“They tell me they don’t want the federal government making their health care decisions for them. Wyoming people are independent. I believe the people not only in my state, but those across the country are getting the same message out to their members of Congress and the administration,— Enzi said. “People are glad I’m working on it and have faith I will make sure it’s done right — meaning cutting the cost of health care, helping them keep the insurance they have, and being sure any programs are paid for and not out of Medicare money.—
“Health care dominates the discussions,— he added. “People want to know what is going on. They know this is serious, that it will affect them and their families.—
Among the most controversial topics raised at several spirited town hall meetings with Members across the country is end-of-life counseling.
Democrats have accused Republicans of purposely misleading constituents to believe that the health care bill passed by the House Energy and Commerce Committee would create a government panel, with bureaucrats determining whether seniors received life-saving treatment.
But Republicans say seniors are rightly concerned, as the House legislation would create cost-savings incentives built around encouraging doctors to discuss with elderly patients whether undergoing a life-saving procedure makes financial sense.
Enzi declined to comment directly when asked his opinion of the Democrats’ charges and the policy contained in the House bill. But he did not sidestep the issue completely, indicating he is sympathetic with the concerns many seniors — and conservatives and independents — have expressed about legislation approved by various House and Senate committees.
“The real concern people should have is with the comparative effectiveness [of the] provisions of the HELP Committee and House bills, which would give Washington bureaucrats the power to decide literally whether patients would live or die by rationing newer, more expensive therapies,— Enzi said.
“Republicans on [HELP] offered several amendments to protect patients and prevent this type of government control and rationing, but Democrats defeated them. This makes me concerned — and millions of Americans share my concern — that they intend to use the comparative effectiveness provisions in the bill to ration care like they do in Great Britain.—
Enzi joined the Finance negotiations in earnest in mid July, following the markup of the HELP bill.
Even prior to the HELP markup, he expressed his belief that health care needs to be reformed and that compromise with the Democrats is possible.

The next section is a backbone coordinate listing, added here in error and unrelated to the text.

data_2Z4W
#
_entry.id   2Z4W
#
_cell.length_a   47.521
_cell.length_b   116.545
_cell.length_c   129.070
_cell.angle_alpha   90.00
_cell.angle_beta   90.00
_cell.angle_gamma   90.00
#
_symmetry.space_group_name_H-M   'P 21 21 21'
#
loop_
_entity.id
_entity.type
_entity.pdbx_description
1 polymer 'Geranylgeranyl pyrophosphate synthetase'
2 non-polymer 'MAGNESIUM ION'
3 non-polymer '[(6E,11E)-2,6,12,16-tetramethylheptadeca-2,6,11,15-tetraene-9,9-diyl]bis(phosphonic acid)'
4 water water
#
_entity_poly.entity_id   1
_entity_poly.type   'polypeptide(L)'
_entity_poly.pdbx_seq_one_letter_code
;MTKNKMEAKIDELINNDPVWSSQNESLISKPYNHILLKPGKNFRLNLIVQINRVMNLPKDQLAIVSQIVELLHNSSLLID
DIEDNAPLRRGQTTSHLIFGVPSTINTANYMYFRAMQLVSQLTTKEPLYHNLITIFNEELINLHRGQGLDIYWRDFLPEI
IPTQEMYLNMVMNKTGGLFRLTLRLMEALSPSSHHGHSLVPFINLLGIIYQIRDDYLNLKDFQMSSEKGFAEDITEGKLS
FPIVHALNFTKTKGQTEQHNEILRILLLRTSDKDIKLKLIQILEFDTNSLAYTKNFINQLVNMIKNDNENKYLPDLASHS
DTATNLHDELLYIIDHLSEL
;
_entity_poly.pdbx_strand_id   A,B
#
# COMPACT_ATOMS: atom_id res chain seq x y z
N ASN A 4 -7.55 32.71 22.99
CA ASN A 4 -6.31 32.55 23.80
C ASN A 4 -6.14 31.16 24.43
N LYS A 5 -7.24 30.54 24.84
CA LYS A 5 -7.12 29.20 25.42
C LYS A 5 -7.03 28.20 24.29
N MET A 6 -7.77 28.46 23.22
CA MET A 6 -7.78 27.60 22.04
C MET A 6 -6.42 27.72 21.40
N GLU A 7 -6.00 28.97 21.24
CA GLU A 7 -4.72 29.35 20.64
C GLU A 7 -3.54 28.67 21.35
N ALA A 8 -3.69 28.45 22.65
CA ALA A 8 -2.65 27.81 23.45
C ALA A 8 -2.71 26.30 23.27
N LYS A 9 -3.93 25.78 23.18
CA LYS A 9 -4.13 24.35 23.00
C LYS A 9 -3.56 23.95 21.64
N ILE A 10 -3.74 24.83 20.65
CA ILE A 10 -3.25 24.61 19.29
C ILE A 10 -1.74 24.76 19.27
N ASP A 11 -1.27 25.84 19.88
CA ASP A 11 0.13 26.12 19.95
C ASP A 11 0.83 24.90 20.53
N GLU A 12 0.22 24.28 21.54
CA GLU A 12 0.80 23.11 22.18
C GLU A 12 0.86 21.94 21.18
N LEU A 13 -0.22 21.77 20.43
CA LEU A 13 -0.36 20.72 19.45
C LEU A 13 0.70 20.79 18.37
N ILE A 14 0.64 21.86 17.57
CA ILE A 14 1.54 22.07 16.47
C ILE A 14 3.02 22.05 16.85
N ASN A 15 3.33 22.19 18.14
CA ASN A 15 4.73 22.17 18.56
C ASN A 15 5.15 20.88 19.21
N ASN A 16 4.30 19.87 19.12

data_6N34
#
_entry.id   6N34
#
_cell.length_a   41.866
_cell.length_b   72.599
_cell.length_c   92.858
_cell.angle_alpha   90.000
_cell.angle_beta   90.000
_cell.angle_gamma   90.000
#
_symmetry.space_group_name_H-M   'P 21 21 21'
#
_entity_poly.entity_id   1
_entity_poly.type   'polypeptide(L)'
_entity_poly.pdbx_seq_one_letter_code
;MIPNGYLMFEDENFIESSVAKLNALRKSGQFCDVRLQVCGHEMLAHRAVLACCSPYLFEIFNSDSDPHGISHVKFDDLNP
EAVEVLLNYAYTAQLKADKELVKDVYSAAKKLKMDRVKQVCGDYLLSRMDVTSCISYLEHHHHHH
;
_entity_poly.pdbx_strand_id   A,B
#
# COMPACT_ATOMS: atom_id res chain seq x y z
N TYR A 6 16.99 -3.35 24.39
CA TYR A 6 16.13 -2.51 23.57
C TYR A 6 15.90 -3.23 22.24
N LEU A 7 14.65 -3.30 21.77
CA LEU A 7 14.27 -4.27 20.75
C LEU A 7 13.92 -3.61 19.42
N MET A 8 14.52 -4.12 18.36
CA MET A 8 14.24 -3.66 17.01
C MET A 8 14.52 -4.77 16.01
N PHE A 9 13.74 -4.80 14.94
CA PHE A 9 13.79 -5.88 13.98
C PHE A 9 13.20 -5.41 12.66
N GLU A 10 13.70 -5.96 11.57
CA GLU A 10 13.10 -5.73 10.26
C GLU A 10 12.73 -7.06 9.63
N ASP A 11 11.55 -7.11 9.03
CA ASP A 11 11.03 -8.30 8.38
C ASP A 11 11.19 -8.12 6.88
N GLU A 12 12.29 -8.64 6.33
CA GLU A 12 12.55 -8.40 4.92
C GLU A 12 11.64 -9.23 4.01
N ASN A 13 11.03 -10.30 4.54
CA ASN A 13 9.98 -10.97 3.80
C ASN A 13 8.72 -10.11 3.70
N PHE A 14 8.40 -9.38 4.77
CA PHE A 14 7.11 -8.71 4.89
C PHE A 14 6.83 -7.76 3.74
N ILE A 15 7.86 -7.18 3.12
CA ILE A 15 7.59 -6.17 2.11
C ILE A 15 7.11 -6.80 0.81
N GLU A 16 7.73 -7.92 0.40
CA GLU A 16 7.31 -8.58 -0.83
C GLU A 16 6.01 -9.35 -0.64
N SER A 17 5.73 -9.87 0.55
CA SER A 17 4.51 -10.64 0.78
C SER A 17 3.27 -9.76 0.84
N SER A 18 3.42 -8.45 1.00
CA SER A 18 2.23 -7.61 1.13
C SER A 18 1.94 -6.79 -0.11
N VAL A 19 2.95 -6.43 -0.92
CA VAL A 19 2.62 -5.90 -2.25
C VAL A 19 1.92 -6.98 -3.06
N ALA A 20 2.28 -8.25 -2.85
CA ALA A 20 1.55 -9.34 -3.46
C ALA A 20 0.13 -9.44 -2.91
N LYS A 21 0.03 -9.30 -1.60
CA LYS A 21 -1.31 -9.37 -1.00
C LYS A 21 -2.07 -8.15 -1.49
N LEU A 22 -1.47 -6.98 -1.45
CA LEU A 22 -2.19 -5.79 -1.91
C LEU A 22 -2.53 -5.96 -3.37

But the Finance negotiations have bogged down over predictable disagreements regarding the government’s role in health care, the cost of the overhaul and how to pay for it. In fact, the talks nearly deteriorated completely the last week of July.
Some Democrats blame Enzi and Grassley. These Democrats argue that the two Senators entered the bipartisan Finance negotiations in good faith fully intending to push for an honest compromise, before buckling to political pressure from fellow Republicans bent on derailing health care reform as a means to defeat President Barack Obama.
“Enzi was very involved and very constructive until right before the break. Then he got cold feet and lost his willingness to stand up to leadership,— said one Democratic lobbyist familiar with the talks. “I think after this month he will bow out.—
Grassley this week responded to similar charges by releasing a statement affirming his support for the bipartisan Finance talks.
And Enzi, not known for being overly political and having just won a third term last year, said in the interview that he is open to compromise on the divisive issue of whether the government should implement a public insurance option as a part of health care reform.
Enzi is adamantly opposed to the public insurance option. But he does support the creation of a nonprofit, medical co-operative, a proposal first floated by Conrad, the Senate Budget chairman — on the condition that it is not a co-op in name only.
“You can design a co-op to be almost identical to a government-run plan, or you can design a co-op to prevent government control and ensure healthy competition,— Enzi said. “I’m committed to working with my colleagues to design a coop plan that keeps out government interference and works like small business health plans, where consumers could band together to seek better rates and coverage from health insurance companies.—